Swimming in Lago di Sorapis is forbidden and there are signs by the lake. The beautiful colour of the lake is a result of mountain sediment suspended in the water. It’s an incredibly fragile ecosystem that’s easily destroyed. Wading in the water is just as much of a disturbance so please don’t even walk in the lake to get to a rock.
Flying drones here is fine, but make sure that you’re aware of local requirements and restrictions before you fly.
Always stay on marked trails and paths and follow leave no trace principles. Take your rubbish with you and dispose of it responsibly. If you need to go to the toilet then make sure you’re not near any water sources, dig a hole and take any toilet paper with you. I was astounded by the amount of human faeces I encountered in the middle of the trail on my hikes in the Dolomites.
Finally, bring your reusable water bottle and try to visit outside of peak season to put less stress on the local environment.
WHAT TO TAKE ON YOUR LAGO DI SORAPIS HIKE
1 | There are some challenging up and downhill sections on the hike, so you should wear hiking boots. The extra ankle support is invaluable. I wear (and love) the Salomon Women’s X Ultra 3.
2 | I have only recently started using hiking poles, and love them for the downhill assistance. I recommend a lightweight option like these Black Diamonds. You can easily strap them to your daypack or backpack when not in use.
READ THIS | My Hiking Gear Guide
3 | Sun protection is vital. Any hiking in the mountains in summer also requires bringing sunscreen, sunglasses and a hat. Nobody wants that UV damage in their lives.
4 | Waterproof outer layers are also a really good idea in the mountains. Even if it doesn’t actually rain, these peaks are high enough that clouds can cover them quickly and you’ll get very damp very fast. I have this waterproof shell jacket and these trousers and they’ve saved me from a soaking more than once.
READ THIS | What’s in My Camera Bag
HOW TO GET TO THE DOLOMITES
The Dolomites are located in northeastern Italy, but there’s no “Dolomites” airport or station. There are, however, plenty of good options for reaching the area from various nearby hubs. Lago di Sorapis is located towards the eastern part of the Dolomites.
The closest transport hubs to Lago di Sorapis are Cortina or Dobbiaco.
DISTANCE TO THE EASTERN DOLOMITES FROM MAJOR AIRPORT HUBS
ITALY | Venice Marco Polo
170km | 2h 30min
ITALY | Milan Malpensa
440km | 4h 30min
ITALY | Verona
275km | 3h
GERMANY | Munich
350km | 4h
AUSTRIA | Innsbruck
160km | 2h 20min
Undoubtedly the easiest way to get from the airport to the Dolomites is by hiring a car. Since the Dolomites is technically an autonomous region in Italy, there’s less hassle if you hire a car in Italy as you don’t have to worry about crossing borders. I recommend checking out AutoEurope for the best car deals and Insurance4carhire to cover excess insurance.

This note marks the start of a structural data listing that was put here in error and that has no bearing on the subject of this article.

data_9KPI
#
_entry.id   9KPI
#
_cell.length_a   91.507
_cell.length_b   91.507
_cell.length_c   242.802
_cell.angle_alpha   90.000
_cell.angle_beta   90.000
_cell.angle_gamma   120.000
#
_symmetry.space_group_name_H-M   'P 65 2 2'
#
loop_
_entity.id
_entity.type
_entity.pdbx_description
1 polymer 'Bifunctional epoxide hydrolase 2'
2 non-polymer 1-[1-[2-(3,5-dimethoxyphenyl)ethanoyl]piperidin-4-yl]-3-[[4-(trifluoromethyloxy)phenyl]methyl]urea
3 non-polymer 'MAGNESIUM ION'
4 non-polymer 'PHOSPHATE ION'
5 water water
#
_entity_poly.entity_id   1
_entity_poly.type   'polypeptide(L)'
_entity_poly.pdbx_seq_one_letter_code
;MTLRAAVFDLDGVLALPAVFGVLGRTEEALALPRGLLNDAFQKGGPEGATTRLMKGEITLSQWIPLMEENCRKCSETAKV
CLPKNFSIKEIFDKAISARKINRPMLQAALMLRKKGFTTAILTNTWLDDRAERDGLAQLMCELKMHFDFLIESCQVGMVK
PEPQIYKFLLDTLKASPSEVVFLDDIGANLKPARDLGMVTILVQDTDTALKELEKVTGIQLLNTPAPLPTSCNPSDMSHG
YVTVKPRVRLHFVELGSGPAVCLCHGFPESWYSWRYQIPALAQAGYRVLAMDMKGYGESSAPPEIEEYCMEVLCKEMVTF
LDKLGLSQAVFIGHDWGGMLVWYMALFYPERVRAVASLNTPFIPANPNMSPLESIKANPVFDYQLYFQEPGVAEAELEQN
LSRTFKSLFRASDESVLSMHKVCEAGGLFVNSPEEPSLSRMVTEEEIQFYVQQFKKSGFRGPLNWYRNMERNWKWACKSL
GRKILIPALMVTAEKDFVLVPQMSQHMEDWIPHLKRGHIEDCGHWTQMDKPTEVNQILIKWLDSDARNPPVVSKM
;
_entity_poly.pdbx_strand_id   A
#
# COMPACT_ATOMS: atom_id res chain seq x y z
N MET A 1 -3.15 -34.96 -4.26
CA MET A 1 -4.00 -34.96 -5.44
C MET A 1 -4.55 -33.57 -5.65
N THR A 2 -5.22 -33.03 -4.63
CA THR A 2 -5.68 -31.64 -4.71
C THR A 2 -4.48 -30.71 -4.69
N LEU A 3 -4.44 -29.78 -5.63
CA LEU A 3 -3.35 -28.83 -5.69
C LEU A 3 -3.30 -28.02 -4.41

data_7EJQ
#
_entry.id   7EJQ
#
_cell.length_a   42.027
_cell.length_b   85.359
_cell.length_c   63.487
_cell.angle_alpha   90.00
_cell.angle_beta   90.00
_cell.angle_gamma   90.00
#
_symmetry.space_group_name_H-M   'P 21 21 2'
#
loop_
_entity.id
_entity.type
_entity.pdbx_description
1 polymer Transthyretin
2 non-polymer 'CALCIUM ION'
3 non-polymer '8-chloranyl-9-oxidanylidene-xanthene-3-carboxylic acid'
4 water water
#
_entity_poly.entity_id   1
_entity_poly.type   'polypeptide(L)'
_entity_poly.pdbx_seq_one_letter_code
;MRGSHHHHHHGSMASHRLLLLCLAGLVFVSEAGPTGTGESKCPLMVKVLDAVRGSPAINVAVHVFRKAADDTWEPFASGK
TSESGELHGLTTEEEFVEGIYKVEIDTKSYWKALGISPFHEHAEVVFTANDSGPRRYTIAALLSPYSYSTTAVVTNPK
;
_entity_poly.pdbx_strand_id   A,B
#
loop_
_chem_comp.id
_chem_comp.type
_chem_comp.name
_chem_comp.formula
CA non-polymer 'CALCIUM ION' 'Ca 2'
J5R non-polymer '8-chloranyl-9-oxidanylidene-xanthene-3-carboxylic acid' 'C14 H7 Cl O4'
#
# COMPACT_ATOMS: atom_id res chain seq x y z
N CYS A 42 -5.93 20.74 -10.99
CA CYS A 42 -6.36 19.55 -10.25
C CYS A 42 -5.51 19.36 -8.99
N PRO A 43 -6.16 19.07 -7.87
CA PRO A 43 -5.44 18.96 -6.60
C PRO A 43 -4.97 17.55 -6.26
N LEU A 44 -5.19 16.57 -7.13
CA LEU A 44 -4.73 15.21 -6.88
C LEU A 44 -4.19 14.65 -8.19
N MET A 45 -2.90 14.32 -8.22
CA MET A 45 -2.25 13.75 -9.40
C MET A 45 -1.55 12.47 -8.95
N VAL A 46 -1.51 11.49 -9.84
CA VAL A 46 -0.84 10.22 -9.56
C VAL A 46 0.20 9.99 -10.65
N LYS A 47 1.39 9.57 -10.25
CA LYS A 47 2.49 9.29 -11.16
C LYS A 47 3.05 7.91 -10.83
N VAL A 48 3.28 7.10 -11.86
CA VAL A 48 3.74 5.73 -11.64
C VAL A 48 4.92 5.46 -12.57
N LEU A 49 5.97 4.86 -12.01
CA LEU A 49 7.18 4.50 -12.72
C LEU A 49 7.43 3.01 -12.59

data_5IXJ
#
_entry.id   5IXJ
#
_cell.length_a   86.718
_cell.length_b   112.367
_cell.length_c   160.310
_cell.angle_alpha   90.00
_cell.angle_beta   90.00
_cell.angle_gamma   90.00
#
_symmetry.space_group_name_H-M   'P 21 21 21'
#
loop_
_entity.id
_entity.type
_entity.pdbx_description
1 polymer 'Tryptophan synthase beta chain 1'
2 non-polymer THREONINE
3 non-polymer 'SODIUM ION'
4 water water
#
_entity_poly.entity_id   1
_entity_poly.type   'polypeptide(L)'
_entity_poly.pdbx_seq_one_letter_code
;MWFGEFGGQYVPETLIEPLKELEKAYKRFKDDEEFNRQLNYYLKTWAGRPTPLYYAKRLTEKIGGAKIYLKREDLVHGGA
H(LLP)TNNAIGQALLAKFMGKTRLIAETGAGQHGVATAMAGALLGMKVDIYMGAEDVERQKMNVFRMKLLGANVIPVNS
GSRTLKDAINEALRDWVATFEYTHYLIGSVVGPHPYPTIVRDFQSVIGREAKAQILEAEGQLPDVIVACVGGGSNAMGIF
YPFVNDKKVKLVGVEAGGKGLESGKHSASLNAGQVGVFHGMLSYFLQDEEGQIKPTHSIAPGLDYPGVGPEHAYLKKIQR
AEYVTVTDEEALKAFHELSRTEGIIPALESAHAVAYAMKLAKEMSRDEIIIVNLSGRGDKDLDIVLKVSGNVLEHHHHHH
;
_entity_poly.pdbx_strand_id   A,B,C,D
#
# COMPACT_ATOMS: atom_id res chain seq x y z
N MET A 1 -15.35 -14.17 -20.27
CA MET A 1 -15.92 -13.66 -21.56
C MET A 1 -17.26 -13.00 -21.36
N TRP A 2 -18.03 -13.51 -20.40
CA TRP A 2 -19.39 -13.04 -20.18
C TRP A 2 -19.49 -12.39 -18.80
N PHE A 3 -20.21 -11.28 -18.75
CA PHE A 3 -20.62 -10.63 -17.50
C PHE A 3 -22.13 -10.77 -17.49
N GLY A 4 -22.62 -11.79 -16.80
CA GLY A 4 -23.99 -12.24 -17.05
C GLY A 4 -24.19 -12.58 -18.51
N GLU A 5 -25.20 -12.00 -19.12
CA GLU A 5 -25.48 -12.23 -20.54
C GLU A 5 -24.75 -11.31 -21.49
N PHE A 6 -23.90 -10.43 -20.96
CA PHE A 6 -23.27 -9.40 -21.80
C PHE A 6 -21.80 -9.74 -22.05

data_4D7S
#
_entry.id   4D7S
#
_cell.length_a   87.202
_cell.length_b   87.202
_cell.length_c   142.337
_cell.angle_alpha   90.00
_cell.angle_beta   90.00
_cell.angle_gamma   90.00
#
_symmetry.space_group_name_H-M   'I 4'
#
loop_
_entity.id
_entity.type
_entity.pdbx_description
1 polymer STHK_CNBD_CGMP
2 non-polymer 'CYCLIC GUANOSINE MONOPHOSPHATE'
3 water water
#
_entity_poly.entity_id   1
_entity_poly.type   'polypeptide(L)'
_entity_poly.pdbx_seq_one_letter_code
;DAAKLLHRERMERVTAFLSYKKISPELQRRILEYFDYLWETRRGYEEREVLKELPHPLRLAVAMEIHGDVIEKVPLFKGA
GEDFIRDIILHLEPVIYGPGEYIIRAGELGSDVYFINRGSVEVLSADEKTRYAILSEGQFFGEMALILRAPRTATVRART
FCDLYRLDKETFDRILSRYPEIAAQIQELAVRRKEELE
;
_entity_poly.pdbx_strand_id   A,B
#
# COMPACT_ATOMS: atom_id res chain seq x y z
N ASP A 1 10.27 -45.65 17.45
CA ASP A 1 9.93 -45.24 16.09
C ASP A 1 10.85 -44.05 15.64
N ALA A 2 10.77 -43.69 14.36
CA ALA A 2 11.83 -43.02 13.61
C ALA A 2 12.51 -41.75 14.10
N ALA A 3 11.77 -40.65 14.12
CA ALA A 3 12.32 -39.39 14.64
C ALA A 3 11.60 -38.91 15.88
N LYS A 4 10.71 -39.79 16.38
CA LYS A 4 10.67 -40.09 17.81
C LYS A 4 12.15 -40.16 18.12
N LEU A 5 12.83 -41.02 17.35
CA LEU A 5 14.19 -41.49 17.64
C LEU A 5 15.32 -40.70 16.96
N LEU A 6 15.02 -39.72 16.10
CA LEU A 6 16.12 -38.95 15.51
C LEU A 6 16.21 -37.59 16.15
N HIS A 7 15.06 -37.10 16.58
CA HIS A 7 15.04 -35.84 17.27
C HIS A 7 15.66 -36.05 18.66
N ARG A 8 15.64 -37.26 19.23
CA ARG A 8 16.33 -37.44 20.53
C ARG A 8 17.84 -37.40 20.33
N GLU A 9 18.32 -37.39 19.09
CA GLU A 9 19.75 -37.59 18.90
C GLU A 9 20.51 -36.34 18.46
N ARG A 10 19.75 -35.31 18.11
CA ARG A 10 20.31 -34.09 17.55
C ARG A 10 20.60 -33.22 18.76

Honestly, with the number of train changes and costs, this is unlikely to be a convenient way to get to your destination. There are, however, stations in both Cortina and Dobbiaco if you want to investigate further. I recommend using Omio to check your options.
Hopefully, you’ve now got all the information you need to plan your own hike to the beautiful blue Lago di Sorapis. Let me know if you have any questions or tips for your fellow readers in the comments!
Planning A Trip To the Dolomites?
With world-class hiking in summer, incredible skiing in winter, and a perfect blend of Italian and Austrian culture, the Dolomites is one of my favourite European destinations. Here are more posts to help you plan your own trip to this wonderful part of the Alps.
PLANNING A TRIP TO ITALY | TIPS FOR TRAVELERS TO ITALY
KNOW BEFORE YOU GO | A BEGINNER’S GUIDE TO THE DOLOMITES (COMING SOON)
DOLOMITES DAY HIKES | You might want to check out the BEST DAY HIKES IN THE DOLOMITES
TRAVEL INSURANCE | Don’t go anywhere without it! I use and recommend Safety Wing.
THOUGHTFUL TRAVEL | No matter where you go, try to always be aware of the fact that travel impacts the place and people that live there. Being a thoughtful traveller is more important than ever. Here are my top tips to make your trip a mindful one.
PHOTOGRAPHY | Love my photos and want to know how to take better shots on your own trips? Then my photography guide is for you. Here’s all the photography gear I use too. Want to buy one of my images? Head to the Print Store.
ESSENTIAL GEAR | You’ll find my travel essentials here, and a complete guide to all my hiking gear here.